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Autoimmune Diseases
Volume 2013, Article ID 561032, 4 pages
Research Article

Severe Skin Forms of Psoriasis in Black Africans: Epidemiological, Clinical, and Histological Aspects Related to 56 Cases

1Department of Dermatology and Infectiology, Training and Research Unit of Medical Sciences, Félix Houphouët Boigny University (FHBU) of Abidjan-Cocody, Abidjan 21 BP 5151, Cote d’Ivoire
2Training and Research Unit of Medical Sciences, University of Bouaké, Bouaké 01 BP V18, Cote d’Ivoire
3Mother Maria Elisa Andreoli Health Center, Cocody Riviera Palmeraie, Cidex 3, Abijan-Riviera BP 51, Cote d’Ivoire
4Department of Histopathology, University Hospital of Treichville, Abidjan 01 BP V3, Cote d’Ivoire

Received 21 August 2013; Accepted 27 October 2013

Academic Editor: Jozélio Freire De Carvalho

Copyright © 2013 Komenan Kassi et al. This is an open access article distributed under the Creative Commons Attribution License, which permits unrestricted use, distribution, and reproduction in any medium, provided the original work is properly cited.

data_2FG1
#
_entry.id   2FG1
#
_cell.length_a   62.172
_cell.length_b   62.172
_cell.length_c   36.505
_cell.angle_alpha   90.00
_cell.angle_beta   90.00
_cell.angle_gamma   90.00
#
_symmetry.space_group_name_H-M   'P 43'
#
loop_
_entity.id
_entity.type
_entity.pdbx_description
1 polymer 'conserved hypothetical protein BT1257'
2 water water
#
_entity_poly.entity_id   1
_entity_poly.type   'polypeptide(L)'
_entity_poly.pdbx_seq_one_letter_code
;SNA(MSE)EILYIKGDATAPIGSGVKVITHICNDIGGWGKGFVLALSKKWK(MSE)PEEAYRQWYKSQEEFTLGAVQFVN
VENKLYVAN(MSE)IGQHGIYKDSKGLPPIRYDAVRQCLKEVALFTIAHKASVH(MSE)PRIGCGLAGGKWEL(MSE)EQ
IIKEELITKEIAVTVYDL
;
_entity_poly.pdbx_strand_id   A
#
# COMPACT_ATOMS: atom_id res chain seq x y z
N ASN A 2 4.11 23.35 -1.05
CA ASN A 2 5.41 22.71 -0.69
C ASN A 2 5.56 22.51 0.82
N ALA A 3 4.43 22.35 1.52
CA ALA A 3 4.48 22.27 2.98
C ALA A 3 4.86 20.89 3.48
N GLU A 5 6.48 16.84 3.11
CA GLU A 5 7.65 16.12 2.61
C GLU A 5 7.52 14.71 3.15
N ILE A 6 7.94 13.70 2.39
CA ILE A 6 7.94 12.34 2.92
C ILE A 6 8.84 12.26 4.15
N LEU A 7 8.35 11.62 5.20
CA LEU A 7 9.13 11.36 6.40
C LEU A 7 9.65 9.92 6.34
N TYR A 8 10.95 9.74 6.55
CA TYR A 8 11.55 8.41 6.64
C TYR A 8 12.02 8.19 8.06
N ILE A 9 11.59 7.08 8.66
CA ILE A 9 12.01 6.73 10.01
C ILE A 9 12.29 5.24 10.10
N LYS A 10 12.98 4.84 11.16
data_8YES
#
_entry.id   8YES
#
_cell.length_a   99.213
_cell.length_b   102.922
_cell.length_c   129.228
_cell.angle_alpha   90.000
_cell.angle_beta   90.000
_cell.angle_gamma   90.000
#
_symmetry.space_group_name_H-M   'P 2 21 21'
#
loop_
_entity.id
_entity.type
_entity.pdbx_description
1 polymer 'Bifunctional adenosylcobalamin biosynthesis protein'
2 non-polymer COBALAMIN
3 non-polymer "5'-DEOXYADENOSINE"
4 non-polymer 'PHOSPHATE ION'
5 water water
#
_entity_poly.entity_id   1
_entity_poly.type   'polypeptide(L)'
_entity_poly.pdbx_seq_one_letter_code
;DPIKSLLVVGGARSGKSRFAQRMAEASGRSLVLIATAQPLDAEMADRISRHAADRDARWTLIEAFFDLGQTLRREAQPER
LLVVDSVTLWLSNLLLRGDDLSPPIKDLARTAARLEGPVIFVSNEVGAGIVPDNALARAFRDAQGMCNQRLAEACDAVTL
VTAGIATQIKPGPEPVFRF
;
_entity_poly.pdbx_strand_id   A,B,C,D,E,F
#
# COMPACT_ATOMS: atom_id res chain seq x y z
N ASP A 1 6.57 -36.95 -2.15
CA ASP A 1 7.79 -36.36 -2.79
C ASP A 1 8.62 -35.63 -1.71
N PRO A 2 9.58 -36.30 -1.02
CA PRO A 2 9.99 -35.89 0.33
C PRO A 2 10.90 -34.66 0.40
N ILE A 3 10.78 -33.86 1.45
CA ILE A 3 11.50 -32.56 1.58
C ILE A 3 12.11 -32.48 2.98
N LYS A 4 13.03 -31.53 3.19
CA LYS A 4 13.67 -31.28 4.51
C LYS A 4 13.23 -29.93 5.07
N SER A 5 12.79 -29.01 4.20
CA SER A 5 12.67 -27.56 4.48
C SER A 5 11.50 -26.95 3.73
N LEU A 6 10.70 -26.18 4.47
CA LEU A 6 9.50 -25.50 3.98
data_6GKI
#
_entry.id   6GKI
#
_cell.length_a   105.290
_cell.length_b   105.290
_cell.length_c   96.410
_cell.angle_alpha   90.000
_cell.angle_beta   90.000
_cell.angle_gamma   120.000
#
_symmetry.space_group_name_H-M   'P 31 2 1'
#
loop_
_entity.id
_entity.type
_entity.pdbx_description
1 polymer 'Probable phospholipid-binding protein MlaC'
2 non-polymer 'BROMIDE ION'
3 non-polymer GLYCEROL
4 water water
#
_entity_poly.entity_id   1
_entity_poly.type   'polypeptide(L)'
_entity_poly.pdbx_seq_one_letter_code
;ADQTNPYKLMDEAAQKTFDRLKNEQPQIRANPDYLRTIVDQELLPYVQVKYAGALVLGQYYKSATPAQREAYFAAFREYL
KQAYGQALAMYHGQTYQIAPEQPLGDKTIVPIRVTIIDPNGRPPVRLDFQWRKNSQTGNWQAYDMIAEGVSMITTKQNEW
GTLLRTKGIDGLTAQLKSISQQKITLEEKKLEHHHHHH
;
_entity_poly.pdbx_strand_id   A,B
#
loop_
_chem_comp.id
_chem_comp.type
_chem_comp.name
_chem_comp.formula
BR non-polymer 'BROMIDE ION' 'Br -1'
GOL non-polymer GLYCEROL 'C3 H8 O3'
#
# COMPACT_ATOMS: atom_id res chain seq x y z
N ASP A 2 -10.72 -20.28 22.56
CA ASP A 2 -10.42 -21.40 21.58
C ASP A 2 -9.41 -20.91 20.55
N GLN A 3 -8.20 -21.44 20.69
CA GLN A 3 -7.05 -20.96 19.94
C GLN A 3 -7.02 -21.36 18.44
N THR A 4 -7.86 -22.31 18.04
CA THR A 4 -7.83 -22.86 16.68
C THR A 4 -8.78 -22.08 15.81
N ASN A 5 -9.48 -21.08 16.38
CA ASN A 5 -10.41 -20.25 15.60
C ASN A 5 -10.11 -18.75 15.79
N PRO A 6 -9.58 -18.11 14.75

Bacground. Psoriasis is an erythematosquamous dermatosis of chronic development. In sub-Saharan Africa, few studies have been focused on complicated forms of psoriasis. Objective. The aim is to describe epidemiological, clinical, and histological features of severe skin forms of psoriasis in Cote d’Ivoire. Material and Methods. The study was both cross-sectional and descriptive, that focused on patient admitted to the dermatology unit for complicated psoriasis, from January 1st, 1986, to December 31th, 2007. Results. Fifty-six patients admitted to hospital for severe skin forms of psoriasis were recorded and included in our study over 7.503 patients hospitalized during the study period. They represented 0.75% of cases. The average age was 39.6 ± 3.3 years. There were 49 male (87.5%) and 7 female patients (12.5%) with a sex ratio of 7. At socioprofessional level, 48 patients (87.5%) were from category 1. Patients’ history was dominated by the psoriasis vulgaris. Physical and general signs were dominated by itching (58.9%). The three severe skin forms were observed with predominant erythrodermic psoriasis (60.7%). Fifteen patients (34.9%) were HIV positive. Conclusion. Severe skin forms of psoriasis are rare in our setting. But in the quarter of HIV-positive patients, they are dominated by the erythrodermic psoriasis.